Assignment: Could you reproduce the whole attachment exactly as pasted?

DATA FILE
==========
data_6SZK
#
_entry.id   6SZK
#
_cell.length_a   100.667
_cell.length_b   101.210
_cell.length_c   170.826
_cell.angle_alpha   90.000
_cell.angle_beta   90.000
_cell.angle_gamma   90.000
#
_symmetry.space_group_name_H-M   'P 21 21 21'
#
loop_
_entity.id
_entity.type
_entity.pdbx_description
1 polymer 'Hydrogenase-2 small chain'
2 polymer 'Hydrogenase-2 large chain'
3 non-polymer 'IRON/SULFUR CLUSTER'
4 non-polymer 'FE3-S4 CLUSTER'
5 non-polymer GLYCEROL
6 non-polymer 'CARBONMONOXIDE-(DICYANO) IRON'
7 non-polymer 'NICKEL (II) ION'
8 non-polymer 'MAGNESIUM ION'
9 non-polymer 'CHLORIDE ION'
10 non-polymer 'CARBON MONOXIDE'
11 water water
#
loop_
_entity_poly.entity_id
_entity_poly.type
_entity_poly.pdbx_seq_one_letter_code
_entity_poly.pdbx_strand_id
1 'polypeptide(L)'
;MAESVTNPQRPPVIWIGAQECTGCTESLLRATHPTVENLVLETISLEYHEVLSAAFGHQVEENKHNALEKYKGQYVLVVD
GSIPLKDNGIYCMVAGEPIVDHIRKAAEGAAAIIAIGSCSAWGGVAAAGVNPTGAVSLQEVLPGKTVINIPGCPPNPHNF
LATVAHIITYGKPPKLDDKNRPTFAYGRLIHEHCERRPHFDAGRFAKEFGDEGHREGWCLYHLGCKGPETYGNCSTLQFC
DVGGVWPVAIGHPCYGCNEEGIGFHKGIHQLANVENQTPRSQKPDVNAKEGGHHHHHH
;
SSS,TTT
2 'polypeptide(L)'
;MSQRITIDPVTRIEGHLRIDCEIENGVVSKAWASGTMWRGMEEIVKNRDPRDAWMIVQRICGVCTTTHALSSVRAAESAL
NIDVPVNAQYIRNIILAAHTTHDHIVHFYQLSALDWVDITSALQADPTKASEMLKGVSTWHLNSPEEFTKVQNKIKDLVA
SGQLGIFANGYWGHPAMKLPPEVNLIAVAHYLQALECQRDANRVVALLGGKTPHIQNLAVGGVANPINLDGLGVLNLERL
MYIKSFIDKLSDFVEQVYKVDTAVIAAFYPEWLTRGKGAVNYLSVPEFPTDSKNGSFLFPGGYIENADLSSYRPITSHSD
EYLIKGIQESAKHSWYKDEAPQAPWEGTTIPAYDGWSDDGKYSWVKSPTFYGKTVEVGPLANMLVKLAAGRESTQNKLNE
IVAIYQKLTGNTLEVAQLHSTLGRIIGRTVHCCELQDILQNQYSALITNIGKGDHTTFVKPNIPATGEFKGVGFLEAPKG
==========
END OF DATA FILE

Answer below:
data_6SZK
#
_entry.id   6SZK
#
_cell.length_a   100.667
_cell.length_b   101.210
_cell.length_c   170.826
_cell.angle_alpha   90.000
_cell.angle_beta   90.000
_cell.angle_gamma   90.000
#
_symmetry.space_group_name_H-M   'P 21 21 21'
#
loop_
_entity.id
_entity.type
_entity.pdbx_description
1 polymer 'Hydrogenase-2 small chain'
2 polymer 'Hydrogenase-2 large chain'
3 non-polymer 'IRON/SULFUR CLUSTER'
4 non-polymer 'FE3-S4 CLUSTER'
5 non-polymer GLYCEROL
6 non-polymer 'CARBONMONOXIDE-(DICYANO) IRON'
7 non-polymer 'NICKEL (II) ION'
8 non-polymer 'MAGNESIUM ION'
9 non-polymer 'CHLORIDE ION'
10 non-polymer 'CARBON MONOXIDE'
11 water water
#
loop_
_entity_poly.entity_id
_entity_poly.type
_entity_poly.pdbx_seq_one_letter_code
_entity_poly.pdbx_strand_id
1 'polypeptide(L)'
;MAESVTNPQRPPVIWIGAQECTGCTESLLRATHPTVENLVLETISLEYHEVLSAAFGHQVEENKHNALEKYKGQYVLVVD
GSIPLKDNGIYCMVAGEPIVDHIRKAAEGAAAIIAIGSCSAWGGVAAAGVNPTGAVSLQEVLPGKTVINIPGCPPNPHNF
LATVAHIITYGKPPKLDDKNRPTFAYGRLIHEHCERRPHFDAGRFAKEFGDEGHREGWCLYHLGCKGPETYGNCSTLQFC
DVGGVWPVAIGHPCYGCNEEGIGFHKGIHQLANVENQTPRSQKPDVNAKEGGHHHHHH
;
SSS,TTT
2 'polypeptide(L)'
;MSQRITIDPVTRIEGHLRIDCEIENGVVSKAWASGTMWRGMEEIVKNRDPRDAWMIVQRICGVCTTTHALSSVRAAESAL
NIDVPVNAQYIRNIILAAHTTHDHIVHFYQLSALDWVDITSALQADPTKASEMLKGVSTWHLNSPEEFTKVQNKIKDLVA
SGQLGIFANGYWGHPAMKLPPEVNLIAVAHYLQALECQRDANRVVALLGGKTPHIQNLAVGGVANPINLDGLGVLNLERL
MYIKSFIDKLSDFVEQVYKVDTAVIAAFYPEWLTRGKGAVNYLSVPEFPTDSKNGSFLFPGGYIENADLSSYRPITSHSD
EYLIKGIQESAKHSWYKDEAPQAPWEGTTIPAYDGWSDDGKYSWVKSPTFYGKTVEVGPLANMLVKLAAGRESTQNKLNE
IVAIYQKLTGNTLEVAQLHSTLGRIIGRTVHCCELQDILQNQYSALITNIGKGDHTTFVKPNIPATGEFKGVGFLEAPKG